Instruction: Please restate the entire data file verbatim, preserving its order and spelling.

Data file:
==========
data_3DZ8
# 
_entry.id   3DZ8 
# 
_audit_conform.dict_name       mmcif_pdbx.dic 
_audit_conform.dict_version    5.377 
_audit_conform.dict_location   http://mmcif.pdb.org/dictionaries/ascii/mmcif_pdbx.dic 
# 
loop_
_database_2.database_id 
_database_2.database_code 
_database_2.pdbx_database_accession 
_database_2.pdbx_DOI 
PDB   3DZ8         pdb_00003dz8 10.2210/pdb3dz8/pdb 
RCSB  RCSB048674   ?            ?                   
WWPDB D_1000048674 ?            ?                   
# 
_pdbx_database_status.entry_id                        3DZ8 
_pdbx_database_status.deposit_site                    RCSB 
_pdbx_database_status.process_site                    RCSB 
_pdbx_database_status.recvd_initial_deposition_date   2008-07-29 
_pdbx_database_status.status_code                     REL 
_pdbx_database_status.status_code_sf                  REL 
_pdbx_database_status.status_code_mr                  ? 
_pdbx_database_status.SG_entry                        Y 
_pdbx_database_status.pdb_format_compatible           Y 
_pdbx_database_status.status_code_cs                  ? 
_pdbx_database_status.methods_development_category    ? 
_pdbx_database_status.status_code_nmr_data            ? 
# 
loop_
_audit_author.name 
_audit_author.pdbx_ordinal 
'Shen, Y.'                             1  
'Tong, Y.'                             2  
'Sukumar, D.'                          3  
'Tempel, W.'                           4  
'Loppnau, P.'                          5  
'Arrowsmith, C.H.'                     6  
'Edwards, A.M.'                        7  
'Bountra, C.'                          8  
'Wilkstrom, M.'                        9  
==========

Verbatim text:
data_3DZ8
# 
_entry.id   3DZ8 
# 
_audit_conform.dict_name       mmcif_pdbx.dic 
_audit_conform.dict_version    5.377 
_audit_conform.dict_location   http://mmcif.pdb.org/dictionaries/ascii/mmcif_pdbx.dic 
# 
loop_
_database_2.database_id 
_database_2.database_code 
_database_2.pdbx_database_accession 
_database_2.pdbx_DOI 
PDB   3DZ8         pdb_00003dz8 10.2210/pdb3dz8/pdb 
RCSB  RCSB048674   ?            ?                   
WWPDB D_1000048674 ?            ?                   
# 
_pdbx_database_status.entry_id                        3DZ8 
_pdbx_database_status.deposit_site                    RCSB 
_pdbx_database_status.process_site                    RCSB 
_pdbx_database_status.recvd_initial_deposition_date   2008-07-29 
_pdbx_database_status.status_code                     REL 
_pdbx_database_status.status_code_sf                  REL 
_pdbx_database_status.status_code_mr                  ? 
_pdbx_database_status.SG_entry                        Y 
_pdbx_database_status.pdb_format_compatible           Y 
_pdbx_database_status.status_code_cs                  ? 
_pdbx_database_status.methods_development_category    ? 
_pdbx_database_status.status_code_nmr_data            ? 
# 
loop_
_audit_author.name 
_audit_author.pdbx_ordinal 
'Shen, Y.'                             1  
'Tong, Y.'                             2  
'Sukumar, D.'                          3  
'Tempel, W.'                           4  
'Loppnau, P.'                          5  
'Arrowsmith, C.H.'                     6  
'Edwards, A.M.'                        7  
'Bountra, C.'                          8  
'Wilkstrom, M.'                        9  